The Mediterranean climate in Porto is influenced by the ocean to the west, so temperatures tend to stay more on the cooler side. The nearby beaches pick up the strong Atlantic winds, especially in the winter months, like most of northern Portugal.

Porto’s winter temperatures average 6 °C (43 °F) and rarely drop below freezing. On sunny days, you could be lucky to have 15 °C (59 °F) in the afternoon. However, while sunny periods do occur, the weather is often rainy for long stretches when temperatures drop. While you’re in Porto, you can make the most of the famous port and wine bars to help warm you up on those super cold days.

Chaves: One of Portugal’s northernmost regions

A snowy mountain road in Portugal
Photo by Alvesgaspar from WikiCommons

Chaves is one of Portugal’s northernmost cities, bordering Spain. This extreme north of Portugal is rough and rugged in terrain with mountains on both sides. The climate is Mediterranean with continental and oceanic influences, bringing in cooler temperatures year round.

A significant point of Chaves is the hot springs. These thermal pockets have temperatures reaching 73°C (163°F). The Romans capitalized on this ecology feature and made this an important social gathering point. Modern day spas still use these waters for numerous treatments, including stomach, liver, intestinal, and kidney ailments, through oral ingestion.

Cold fronts in the winter months can cause the temperatures to drop towards freezing. While snow is not common, it’s still a possibility in Chaves. The coldest temperature ever recorded in Chaves was −8.5°C (16.7°F) on January 22nd, 1983. Fog often rolls into the valley and can cover the city for days throughout the winter months.

Nazaré: Epic cold water surfing in Portugal

North beach at Nazare Portugal, big wave surfing
Photo by Luis Ascenso from WikiCommons

Last but not least is Nazaré. This coastal town is famous within the surf community for big waves reserved solely for those with Red Bull running through their veins. Here, the big waves turn on in the winter with the average measuring 43-59 feet (13-18 meters).

On November 8th, 2017, Brazilian surfer Rodrigo Koxa broke the biggest wave surfed world record by riding a 24.4 m (80 ft) monster wave. For this feat, he won the Quiksilver XXL Biggest Wave prize and entered the Guinness World Record for the biggest wave ever surfed.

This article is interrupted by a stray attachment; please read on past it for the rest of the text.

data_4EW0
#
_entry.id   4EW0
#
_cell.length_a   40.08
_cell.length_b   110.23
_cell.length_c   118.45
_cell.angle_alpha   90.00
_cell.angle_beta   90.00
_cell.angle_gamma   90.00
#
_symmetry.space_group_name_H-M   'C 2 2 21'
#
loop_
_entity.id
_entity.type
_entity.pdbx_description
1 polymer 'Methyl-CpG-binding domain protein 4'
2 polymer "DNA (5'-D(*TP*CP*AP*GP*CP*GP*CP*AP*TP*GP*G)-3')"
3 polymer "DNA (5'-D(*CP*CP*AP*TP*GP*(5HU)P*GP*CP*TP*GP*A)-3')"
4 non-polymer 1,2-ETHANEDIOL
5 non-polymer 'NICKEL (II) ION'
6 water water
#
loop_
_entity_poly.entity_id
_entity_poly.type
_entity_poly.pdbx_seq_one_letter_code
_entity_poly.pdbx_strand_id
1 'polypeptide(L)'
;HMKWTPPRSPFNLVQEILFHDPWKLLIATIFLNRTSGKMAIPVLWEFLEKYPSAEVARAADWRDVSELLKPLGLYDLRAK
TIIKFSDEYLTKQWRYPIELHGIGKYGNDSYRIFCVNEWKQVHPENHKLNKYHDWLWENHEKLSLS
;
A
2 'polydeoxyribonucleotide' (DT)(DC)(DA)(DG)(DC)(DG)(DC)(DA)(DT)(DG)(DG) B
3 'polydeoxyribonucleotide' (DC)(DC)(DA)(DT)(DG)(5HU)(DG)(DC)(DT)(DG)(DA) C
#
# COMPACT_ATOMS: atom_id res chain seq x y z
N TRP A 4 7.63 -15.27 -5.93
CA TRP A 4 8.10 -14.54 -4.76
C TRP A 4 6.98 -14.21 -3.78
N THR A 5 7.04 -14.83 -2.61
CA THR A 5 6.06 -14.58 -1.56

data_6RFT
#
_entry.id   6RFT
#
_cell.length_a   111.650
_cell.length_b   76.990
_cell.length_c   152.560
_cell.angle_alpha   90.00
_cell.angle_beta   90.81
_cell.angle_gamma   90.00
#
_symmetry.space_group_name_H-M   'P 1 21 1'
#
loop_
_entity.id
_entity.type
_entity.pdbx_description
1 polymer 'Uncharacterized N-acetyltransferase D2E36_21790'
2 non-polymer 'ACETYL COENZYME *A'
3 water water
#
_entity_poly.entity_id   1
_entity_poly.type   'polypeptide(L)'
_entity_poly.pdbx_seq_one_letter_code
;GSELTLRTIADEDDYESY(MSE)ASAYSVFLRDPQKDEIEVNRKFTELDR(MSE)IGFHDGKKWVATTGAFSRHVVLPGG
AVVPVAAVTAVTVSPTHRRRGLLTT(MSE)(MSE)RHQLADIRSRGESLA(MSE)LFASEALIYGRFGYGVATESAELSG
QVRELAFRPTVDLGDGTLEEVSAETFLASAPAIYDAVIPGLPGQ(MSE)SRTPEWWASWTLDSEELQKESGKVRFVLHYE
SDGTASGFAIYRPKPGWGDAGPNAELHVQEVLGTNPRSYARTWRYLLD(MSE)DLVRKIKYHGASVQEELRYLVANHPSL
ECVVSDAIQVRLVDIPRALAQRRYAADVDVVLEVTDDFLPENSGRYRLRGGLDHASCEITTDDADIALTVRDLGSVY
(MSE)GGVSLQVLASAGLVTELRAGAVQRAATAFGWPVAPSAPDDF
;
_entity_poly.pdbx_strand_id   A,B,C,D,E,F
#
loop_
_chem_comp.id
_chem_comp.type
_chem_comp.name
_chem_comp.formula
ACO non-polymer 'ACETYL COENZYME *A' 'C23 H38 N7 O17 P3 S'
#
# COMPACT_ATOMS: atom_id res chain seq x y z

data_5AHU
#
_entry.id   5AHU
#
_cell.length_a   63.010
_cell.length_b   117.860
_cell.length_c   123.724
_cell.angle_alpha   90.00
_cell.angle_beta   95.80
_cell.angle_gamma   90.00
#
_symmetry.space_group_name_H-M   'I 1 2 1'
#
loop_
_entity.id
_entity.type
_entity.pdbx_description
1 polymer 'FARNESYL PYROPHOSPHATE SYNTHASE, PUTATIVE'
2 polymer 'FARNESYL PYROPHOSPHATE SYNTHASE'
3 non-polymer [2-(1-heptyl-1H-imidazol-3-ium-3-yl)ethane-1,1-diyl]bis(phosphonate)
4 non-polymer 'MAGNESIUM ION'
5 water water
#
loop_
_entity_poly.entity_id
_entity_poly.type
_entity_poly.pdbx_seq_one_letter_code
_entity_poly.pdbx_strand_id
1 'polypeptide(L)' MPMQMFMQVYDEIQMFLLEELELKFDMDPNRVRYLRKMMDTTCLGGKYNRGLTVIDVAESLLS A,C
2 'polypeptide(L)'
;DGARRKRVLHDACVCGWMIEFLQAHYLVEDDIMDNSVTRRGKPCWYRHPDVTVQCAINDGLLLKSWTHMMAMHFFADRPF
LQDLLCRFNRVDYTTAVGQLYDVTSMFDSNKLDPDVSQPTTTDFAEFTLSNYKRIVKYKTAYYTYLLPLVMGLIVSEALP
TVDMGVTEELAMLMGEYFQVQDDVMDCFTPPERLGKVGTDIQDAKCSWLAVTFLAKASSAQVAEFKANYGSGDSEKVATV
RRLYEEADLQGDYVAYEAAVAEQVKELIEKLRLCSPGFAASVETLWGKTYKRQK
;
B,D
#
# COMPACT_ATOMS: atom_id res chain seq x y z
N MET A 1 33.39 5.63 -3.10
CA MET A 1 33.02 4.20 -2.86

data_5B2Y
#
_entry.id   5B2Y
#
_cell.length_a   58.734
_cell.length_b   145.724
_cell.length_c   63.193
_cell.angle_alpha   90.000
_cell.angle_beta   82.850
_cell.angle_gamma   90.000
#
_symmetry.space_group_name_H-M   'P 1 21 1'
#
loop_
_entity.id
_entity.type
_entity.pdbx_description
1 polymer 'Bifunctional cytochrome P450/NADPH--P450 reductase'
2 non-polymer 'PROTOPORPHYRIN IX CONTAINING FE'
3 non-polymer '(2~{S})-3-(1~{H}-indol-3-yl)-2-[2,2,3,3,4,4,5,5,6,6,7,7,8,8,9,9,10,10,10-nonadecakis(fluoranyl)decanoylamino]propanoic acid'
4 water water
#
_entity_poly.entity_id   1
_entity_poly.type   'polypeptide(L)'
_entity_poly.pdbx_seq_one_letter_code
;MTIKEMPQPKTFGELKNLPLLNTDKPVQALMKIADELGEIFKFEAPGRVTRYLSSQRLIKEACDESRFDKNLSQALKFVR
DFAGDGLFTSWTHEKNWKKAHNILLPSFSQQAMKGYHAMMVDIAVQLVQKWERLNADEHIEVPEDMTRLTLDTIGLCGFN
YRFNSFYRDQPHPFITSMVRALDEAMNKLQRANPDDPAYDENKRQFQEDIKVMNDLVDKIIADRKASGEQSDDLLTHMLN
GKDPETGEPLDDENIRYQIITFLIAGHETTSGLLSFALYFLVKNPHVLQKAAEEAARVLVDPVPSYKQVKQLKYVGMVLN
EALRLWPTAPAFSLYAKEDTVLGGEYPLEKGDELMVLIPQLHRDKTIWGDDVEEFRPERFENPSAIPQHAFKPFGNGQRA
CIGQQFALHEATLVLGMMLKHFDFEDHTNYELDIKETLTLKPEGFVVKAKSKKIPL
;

The town’s climate is kept mild in the summer and wet in the winter, with temperatures lower than average year round, due to the Atlantic Ocean coastal influence. Winter months can be unstable in weather and temperatures. Nazaré also experiences some seasonal lag, with temperatures in September being warmer than those in June.

Coldest Places In Portugal: Winter Average Temperature

A cold winters day in Portugal with fog and sun
Photo by Francisco Antunes from WikiCommons

Portugal in the depths of winter can be unpleasantly cold. Temperatures at night often get as low as 2ºC (36ºF). Making up for this, though, are the occasional mild daytime temperatures that can climb as high as 20ºC (68ºF).

While temperatures can stay mild throughout the winter months in some places, the wind and rain can have a severe effect on the real feel temperatures.

Which part of Portugal has the coolest weather?

The coldest region of Portugal is around Porto and the northern municipalities. The mountains and coastal cities have a lot of rain in the winter due to the Atlantic Ocean influence. Porto is also a cooler destination in the hot and steamy summer months.

Does it snow anywhere in Portugal?

Portugal’s mountain range, Serra da Estrela, gets snow each year and is open for skiers and snowsport enthusiasts to try somewhere new and unique. The ski resort on this mountain adds to the pistes with artificial snow during the winter to ensure there is plenty of coverage. Other cities around the northern part of Portugal, like Chaves, can see snow but it’s not guaranteed.

What are the coldest months in Portugal?

The coldest month in Portugal is typically January, with continued low temperatures through to March. December is also cold and is often the wettest month of the year for the country. If you are planning a visit to Portugal in this period, and want to get the highest possible temperatures, head to the Algarve but still pack your sweaters.

Has it ever snowed in Lisbon Portugal?

Snowfall in Lisbon is extremely rare. Locals of Portugal’s capital city were surprised on January 29, 2006, by a freak snowstorm covering the city for the first time in 52 years. Authorities in Lisbon demanded subway stations to remain open overnight, so that homeless people could find shelter from the snow. The rare conditions caused electricity outages and car crashes across the city and was one of the coldest places in Portugal at the time.

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Hi! I'm Abigail, a surfer, traveller, and nature lover. I'm from the UK but have been able to call Bali home for several years. I've backpacked across Australia on a shoestring budget, explored European coastlines, and taken in the sights across the pond and down into South America. My travel wishlist keeps growing the more I explore our perfect planet!